Antiphospholipid Syndrome

What is Antiphospholipid Syndrome?

Antiphospholipid syndrome is a type of blood and immune system disorder. When a person suffers from this condition, their immune system mistakenly attacks certain proteins contained in the blood. What this means is that the immune system, for some reason, perceives the normal proteins in the blood as being foreign bodies or dangerous, and attacks them as such.

If a person has Antiphospholipid syndrome, their immune system produces antibodies that are specifically designed to seek out and destroy those proteins. The blood proteins that the immune system attacks in this condition are involved in blood coagulation (clotting).

There are different types of antiphospholipid syndrome and in general the syndrome is classified as either primary or secondary. Primary antiphospholipid syndrome has an unknown cause and seems to occur independently from other infections or disorders. Secondary antiphospholipid syndrome occurs as a result of another autoimmune disorder (like HIV) or as a reaction to certain medications or other health disorders.

What are the Symptoms of Antiphospholipid Syndrome?

Blood clots

The most common symptom of antiphospholipid syndrome is blood clots. These most commonly occur in the arms or legs and can be deep vein thrombosis or peripheral arterial thrombosis (two different types of blood clots. Some of these clots could potentially travel to the lungs causingĀ  potentially deadly pulmonary embolism. For women, a sign of antiphospholipid syndrome could be repeated problems carrying a pregnancy to term (i.e. stillbirths or miscarriages). Suffering from a stroke or several strokes could also be a sign of the condition.

Other symptoms include

Some people experience other types of symptoms with this syndrome including migraines, seizures, heart problems, nosebleeds, skin rash, and even sudden hearing loss or trouble moving.

Antiphospholipid Syndrome Causes

Antiphospholipid Syndrome is a condition in which the body develops antibodies that attack phospholipids in the bloodstream. Phospholipids are a type of fat that is essential for proper blood clotting. The antibodies attacking these phospholipids cause irregular clotting in the blood, which can lead to other symptoms and complications. It’s possible that the body can produce these bad antibodies without them actually attacking phospholipids, in which case symptoms are not always present. Coupled with the production of these antibodies, and another underlying condition, this can lead to the development of Antiphospholipid Syndrome.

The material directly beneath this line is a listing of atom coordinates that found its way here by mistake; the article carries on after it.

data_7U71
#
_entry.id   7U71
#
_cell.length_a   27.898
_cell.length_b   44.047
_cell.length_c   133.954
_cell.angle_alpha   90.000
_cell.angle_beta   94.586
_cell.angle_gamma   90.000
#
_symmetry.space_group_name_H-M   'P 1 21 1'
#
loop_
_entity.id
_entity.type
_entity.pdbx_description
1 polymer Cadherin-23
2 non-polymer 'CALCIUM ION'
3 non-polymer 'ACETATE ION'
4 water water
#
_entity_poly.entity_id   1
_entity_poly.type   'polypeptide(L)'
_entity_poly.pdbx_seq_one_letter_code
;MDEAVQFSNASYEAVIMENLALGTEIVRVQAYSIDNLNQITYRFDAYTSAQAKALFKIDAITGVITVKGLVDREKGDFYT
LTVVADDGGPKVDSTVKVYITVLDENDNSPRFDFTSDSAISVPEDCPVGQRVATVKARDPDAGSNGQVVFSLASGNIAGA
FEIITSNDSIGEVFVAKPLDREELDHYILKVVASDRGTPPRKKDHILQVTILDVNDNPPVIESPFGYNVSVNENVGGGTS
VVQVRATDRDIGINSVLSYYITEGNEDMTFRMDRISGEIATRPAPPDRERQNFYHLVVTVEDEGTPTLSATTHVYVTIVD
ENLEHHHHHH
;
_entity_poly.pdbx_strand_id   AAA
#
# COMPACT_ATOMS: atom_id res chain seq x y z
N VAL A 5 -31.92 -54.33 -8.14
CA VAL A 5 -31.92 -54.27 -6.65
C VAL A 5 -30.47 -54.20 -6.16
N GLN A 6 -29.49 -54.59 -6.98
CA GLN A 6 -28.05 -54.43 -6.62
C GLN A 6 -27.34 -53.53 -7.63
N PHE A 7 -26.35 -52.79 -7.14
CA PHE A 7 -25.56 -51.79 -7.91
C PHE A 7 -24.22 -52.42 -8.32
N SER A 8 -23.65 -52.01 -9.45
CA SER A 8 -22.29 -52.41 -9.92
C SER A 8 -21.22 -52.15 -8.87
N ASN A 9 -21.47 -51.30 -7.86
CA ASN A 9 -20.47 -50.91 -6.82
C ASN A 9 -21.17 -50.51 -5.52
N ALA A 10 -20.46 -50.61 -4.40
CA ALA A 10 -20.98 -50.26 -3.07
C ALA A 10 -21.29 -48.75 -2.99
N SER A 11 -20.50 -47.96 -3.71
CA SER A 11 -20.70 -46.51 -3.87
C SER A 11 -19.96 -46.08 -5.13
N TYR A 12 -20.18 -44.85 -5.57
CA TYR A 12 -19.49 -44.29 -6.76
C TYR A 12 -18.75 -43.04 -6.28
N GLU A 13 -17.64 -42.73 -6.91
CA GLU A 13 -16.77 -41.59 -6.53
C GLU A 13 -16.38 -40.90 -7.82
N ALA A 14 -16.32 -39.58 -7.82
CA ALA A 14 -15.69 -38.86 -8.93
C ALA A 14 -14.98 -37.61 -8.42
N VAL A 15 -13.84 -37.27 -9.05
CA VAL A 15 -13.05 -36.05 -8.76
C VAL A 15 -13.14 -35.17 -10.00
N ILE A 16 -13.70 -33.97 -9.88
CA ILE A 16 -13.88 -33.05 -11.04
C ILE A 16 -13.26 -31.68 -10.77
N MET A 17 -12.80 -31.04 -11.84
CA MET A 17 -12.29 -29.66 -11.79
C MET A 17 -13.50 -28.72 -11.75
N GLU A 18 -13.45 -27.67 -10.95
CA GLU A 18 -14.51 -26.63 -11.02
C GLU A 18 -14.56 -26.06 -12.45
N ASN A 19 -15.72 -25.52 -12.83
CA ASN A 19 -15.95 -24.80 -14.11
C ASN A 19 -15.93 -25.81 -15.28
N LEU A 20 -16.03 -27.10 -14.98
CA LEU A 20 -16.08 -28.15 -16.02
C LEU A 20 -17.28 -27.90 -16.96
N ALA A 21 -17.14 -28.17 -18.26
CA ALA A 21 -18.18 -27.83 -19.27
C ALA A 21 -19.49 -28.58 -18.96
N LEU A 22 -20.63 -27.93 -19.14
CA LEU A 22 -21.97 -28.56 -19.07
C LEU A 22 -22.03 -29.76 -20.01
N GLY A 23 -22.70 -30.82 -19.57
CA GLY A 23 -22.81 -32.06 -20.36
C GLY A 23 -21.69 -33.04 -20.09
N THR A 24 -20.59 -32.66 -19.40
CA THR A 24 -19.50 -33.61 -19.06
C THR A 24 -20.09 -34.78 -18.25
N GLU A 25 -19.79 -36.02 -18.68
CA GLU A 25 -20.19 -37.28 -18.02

Women are more likely to get Antiphospholipid Syndrome than men. Other factors that can contribute to Antiphospholipid Syndrome include autoimmune conditions, syphilis, HIV, hepatitis C, Lyme disease, and being related to someone who also has Antiphospholipid Syndrome, as it can be hereditary.

If your body already produces the antibodies that lead to Antiphospholipid Syndrome, but you have not developed symptoms, you may not have developed the syndrome. Some factors that may lead to the development of the syndrome include immobility (such as when you are on a flight for a long time without walking around), pregnancy, surgery, smoking, oral contraceptive, and high cholesterol.

How is Antiphospholipid Syndrome Treated?

Antiphospholipid syndrome is most commonly treated through the use of anticoagulant medications (i.e. blood thinners). If a person is suffering from thrombosis, the focus is first on breaking up those blood clots and ensuring that they do not travel to the lungs.

Maintenance therapy and management to prevent future blood clots has to do with eating a heart healthy diet and possibly continuing anticoagulant usage.

Antiphospholipid Syndrome Prevention

Prevention of Antiphospholipid Syndrome depends greatly on the cause. Avoiding risk to conditions that can lead to it, such as HIV, syphilis, hepatitis C, and Lyme disease, can lower your chances of developing the condition. Avoiding risk factors that trigger the syndrome, such as smoking, immobility, and high cholesterol, is also important. If you know you likely have Antiphospholipid Syndrome, taking aspirin or other medications that lower risk of blood clots can sometimes help prevent complications from it. It’s best to speak to your doctor about your risk and steps to take if you develop symptoms of Antiphospholipid Syndrome.

Resources
Last Reviewed:
September 12, 2016
Last Updated:
November 08, 2017